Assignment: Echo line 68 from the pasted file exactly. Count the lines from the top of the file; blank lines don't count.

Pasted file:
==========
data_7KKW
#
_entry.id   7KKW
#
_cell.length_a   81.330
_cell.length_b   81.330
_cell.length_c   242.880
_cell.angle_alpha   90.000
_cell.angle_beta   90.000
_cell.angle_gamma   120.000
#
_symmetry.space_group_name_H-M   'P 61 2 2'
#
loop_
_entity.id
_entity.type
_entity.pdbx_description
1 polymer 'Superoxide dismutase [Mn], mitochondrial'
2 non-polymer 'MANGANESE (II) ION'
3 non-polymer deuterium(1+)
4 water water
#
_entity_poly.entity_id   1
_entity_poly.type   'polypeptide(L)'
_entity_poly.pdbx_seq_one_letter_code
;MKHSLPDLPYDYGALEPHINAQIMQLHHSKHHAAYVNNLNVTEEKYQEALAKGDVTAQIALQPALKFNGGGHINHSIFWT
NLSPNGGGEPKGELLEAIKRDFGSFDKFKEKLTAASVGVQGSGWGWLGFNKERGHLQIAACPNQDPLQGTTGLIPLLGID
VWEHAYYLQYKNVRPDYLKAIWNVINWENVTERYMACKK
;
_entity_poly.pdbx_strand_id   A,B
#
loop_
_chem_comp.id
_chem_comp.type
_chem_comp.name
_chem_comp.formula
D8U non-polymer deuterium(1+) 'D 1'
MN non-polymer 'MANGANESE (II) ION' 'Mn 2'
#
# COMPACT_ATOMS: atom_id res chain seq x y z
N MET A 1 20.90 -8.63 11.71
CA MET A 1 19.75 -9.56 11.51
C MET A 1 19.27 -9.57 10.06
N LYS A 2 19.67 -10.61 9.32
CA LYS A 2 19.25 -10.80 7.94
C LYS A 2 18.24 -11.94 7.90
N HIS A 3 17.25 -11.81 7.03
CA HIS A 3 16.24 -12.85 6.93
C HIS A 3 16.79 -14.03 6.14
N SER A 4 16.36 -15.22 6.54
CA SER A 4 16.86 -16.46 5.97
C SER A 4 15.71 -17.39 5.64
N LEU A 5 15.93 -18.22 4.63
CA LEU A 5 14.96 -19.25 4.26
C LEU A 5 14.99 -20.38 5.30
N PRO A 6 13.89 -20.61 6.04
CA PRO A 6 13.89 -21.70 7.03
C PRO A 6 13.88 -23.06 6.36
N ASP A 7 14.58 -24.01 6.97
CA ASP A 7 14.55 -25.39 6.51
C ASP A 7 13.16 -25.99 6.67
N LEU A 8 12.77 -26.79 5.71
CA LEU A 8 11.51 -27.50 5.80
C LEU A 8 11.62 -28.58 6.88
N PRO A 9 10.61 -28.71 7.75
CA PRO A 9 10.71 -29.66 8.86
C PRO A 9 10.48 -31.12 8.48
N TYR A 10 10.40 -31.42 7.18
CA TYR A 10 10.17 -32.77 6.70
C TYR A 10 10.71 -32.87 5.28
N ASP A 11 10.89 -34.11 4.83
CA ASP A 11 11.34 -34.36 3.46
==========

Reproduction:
N TYR A 10 10.40 -31.42 7.18